A Message for the New President

President-Elect Obama:

The country has voted for new leadership.  The perceived economic crisis is at the front of concerns.  You won a great victory with support from people of all ages, and varying political persuasions.

The stock market is not providing you with much of a honeymoon.  Rightly or wrongly, many investors choose fixation with some of your ideas, while ignoring your main theme of strength and unification.

Today's stock market decline will be perceived by some as skepticism about your leadership.  It is no more relevant than yesterday's stock market increase.  Many other factors are at work.

The Most Important Action

To figure out what you should do,  look at the biggest threat.  Let me state it quite simply:

The Threat.  The financial assets held by major financial institutions are viewed with extreme skepticism.  Investors, pundits, and many accountants do not understand the rules for evaluating current holdings.  In the post-Enron world, everyone assumes the worst.

People assume that any mortgage holdings are worthless.  This started with sub-prime holdings and concern over adjustable-rate mortgage resets.  Even though we have moved through the reset period, the concern persists.  Now the concern has turned to other credit holdings — Alt-A, auto loans, student loans — whatever.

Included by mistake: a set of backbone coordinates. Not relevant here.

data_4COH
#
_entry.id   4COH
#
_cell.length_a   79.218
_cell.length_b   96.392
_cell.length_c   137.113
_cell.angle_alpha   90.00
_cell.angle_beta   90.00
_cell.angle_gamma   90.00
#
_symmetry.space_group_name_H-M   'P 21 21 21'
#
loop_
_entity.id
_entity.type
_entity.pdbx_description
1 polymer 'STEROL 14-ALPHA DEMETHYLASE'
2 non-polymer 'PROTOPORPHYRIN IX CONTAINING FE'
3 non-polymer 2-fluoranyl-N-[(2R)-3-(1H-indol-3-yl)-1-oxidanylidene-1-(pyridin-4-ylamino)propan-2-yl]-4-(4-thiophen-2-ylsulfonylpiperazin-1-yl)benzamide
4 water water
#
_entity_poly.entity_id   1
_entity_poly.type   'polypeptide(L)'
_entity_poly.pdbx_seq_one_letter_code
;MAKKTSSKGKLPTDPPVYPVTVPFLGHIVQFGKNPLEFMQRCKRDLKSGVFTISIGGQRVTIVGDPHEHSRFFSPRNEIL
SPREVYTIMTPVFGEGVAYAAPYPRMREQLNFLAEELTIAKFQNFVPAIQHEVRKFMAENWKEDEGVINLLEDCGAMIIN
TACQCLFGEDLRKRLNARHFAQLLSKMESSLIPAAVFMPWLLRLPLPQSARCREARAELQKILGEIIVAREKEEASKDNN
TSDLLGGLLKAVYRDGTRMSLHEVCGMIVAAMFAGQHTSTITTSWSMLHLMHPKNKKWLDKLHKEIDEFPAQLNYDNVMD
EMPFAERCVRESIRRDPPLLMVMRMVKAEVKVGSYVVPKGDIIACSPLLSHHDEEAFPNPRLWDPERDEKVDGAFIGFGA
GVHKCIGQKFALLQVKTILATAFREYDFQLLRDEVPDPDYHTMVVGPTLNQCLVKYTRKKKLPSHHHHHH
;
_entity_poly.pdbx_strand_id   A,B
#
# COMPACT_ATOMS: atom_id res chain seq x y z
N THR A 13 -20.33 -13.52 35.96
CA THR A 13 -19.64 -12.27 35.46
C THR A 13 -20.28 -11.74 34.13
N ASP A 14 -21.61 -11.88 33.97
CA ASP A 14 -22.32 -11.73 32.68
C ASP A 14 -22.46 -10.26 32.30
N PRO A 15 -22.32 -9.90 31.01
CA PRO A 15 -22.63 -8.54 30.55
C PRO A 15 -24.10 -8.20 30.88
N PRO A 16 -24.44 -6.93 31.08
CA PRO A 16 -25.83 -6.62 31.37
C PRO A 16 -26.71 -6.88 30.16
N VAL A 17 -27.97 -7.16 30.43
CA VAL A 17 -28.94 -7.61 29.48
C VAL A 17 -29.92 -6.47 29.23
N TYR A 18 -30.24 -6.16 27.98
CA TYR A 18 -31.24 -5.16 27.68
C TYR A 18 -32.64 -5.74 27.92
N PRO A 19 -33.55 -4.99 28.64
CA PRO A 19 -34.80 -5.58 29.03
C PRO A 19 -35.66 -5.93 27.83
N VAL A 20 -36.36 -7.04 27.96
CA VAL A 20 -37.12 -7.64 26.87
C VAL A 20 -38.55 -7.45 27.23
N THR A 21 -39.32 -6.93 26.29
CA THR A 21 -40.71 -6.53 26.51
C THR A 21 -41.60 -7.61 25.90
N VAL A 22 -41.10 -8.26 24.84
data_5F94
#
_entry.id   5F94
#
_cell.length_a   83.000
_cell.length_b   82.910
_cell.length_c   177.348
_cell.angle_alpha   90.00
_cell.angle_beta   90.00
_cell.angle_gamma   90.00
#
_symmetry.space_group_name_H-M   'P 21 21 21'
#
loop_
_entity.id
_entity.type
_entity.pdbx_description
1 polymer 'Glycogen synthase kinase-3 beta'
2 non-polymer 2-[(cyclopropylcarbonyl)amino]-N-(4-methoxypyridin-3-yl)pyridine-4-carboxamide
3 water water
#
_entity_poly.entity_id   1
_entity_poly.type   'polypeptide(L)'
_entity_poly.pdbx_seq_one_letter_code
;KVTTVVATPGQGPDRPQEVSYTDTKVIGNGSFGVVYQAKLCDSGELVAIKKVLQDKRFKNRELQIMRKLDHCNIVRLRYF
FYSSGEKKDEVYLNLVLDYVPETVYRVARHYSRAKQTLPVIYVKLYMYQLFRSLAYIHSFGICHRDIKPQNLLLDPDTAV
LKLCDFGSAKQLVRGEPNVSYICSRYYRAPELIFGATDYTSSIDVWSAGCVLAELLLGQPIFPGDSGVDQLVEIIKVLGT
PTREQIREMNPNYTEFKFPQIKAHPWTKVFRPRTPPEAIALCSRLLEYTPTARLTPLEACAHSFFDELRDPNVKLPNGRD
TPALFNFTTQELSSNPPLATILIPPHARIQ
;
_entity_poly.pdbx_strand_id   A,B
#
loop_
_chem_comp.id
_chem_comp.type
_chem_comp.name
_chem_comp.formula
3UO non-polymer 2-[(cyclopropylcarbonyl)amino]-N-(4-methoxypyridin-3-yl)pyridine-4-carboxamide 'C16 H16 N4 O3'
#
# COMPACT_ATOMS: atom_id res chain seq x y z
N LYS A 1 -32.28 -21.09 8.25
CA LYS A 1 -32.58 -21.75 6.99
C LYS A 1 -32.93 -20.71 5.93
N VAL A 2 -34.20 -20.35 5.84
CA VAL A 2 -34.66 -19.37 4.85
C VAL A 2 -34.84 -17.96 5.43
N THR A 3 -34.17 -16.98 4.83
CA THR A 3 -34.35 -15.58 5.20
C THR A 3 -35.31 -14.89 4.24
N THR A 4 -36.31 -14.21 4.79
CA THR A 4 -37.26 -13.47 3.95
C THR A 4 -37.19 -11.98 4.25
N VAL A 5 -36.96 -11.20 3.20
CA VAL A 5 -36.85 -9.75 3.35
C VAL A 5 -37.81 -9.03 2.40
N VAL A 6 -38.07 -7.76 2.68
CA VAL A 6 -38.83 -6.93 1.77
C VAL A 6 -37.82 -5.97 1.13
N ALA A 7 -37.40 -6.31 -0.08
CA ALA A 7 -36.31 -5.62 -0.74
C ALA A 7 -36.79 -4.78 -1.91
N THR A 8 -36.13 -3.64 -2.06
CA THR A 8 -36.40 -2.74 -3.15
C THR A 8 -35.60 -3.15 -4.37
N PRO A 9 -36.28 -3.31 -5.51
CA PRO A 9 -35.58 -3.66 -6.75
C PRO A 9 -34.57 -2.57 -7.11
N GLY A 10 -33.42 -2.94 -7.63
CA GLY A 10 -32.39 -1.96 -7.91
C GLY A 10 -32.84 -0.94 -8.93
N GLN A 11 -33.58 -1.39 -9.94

A leading market analyst opined today that all of the financial institutions will need much greater capital infusions to keep up with the decline in their asset values.  This was the proximate cause of the late-day selling in the market.

The Solution.  We know that you have many astute advisers.  Some of these people are focused on specific constituencies, and it may be appropriate to help them.  Others have a strong theoretical background, perhaps not focused on markets.

With this in mind, here is the most important solution:

Stabilize trading in the various debt securities.

The original "Paulson Plan" sought to establish a market for the various securitized debt instruments, popularly described as "toxic waste."  Sadly, this is the general level of market understanding.

Instead, why not engage in financial jujitsu?